Residents will be paying more to have their garbage collected.
The City Council voted Tuesday to raise fees for residents with one trash container to $9.50 a month, an increase of $3.50. The rate for each additional bin was raised from $2 to $5 per month.Provo residents who addressed the council during a public hearing Tuesday voiced displeasure at the increase. They also complained that the decision to raise rates was made before the council unanimously approved it in the meeting.
And basically it was. The mayor and council members repeatedly said they had no choice but to increase fees because of the new landfill in western Utah County about six miles north of Elberta. It began operation Feb. 4.
"There's no way I can see that we can eliminate this cost," said council member Gordon W. Bullock.
Provo resident Melvin Bushman said the council acted without thinking about citizens, especially the elderly.
"It might appear that the decision is made lightly and quickly. It is not," said Mayor Joe Jenkins. "We think we studied this with good minds, and we think this is the least expensive way there is."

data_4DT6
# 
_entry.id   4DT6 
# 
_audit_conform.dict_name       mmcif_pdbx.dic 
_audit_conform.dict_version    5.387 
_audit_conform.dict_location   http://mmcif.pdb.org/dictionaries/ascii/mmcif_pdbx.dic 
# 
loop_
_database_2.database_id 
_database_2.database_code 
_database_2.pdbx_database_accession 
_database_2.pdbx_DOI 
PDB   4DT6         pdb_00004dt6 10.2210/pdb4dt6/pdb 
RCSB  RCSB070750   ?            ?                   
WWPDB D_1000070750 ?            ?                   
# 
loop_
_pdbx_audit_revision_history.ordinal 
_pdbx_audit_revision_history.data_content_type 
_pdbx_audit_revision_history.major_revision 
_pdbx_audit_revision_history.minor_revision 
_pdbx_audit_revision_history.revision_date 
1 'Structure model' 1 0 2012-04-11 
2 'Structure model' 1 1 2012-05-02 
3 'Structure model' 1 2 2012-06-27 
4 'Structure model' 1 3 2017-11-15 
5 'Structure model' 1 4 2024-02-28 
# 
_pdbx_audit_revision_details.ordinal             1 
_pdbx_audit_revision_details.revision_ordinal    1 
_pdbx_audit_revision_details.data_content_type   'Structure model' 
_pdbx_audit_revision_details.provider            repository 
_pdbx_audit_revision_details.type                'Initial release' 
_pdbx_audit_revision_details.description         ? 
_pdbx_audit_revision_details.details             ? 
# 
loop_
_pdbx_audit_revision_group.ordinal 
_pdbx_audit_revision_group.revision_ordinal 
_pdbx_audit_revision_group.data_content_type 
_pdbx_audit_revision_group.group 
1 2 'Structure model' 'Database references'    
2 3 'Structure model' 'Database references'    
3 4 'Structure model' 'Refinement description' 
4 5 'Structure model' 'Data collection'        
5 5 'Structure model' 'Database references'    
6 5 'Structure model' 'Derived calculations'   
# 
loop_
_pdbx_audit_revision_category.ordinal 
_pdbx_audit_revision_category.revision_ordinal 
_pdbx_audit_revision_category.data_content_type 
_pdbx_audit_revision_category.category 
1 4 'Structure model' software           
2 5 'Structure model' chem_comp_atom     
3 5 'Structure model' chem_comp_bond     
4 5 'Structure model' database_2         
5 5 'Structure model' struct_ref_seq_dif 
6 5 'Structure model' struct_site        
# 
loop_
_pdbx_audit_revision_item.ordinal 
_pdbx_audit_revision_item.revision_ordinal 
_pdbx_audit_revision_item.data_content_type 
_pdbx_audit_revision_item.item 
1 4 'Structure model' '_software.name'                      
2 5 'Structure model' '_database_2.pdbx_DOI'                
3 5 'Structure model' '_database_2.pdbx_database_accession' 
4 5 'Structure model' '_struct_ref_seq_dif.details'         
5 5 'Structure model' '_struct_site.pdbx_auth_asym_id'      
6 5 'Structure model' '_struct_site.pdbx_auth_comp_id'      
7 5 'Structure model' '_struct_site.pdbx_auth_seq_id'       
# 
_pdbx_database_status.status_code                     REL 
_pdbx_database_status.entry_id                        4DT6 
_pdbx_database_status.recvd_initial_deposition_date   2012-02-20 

The garbage-collection process now goes like this: Provo sanitation crews pick up residential trash and transport it to a transfer station in Springville. Garbage is compacted and processed at the station and then trucked 34 miles to the dump.
"The increases are to pay for the handling, transporting and disposing," said David Gunn, city public services director. "Those are steps we didn't have to do (before)."
Before the Environmental Protection Agency required the city close down the old dump at approximately 450 E. 1700 South, city crews merely picked up garbage and deposited it there.
The new landfill was built as a cooperative effort involving Provo, Springville, Spanish Fork, Salem and Mapleton. Provo kicked in about $4 million, Gunn said. Gunn said the money was taken from the sanitation reserve fund, which was set aside for that purpose over a number of years.
Councilman Ronald Last said he's glad to see the new dump, which is designed to meet the community refuse disposal needs for the next 50 years.
"I'm delighted to know that we won't have to have those sea gulls to contend with on the golf course," he said. The new East Bay golf course is next to the old landfill.
Gunn said the new landfill is "the only environmentally planned and designed" facility in the state.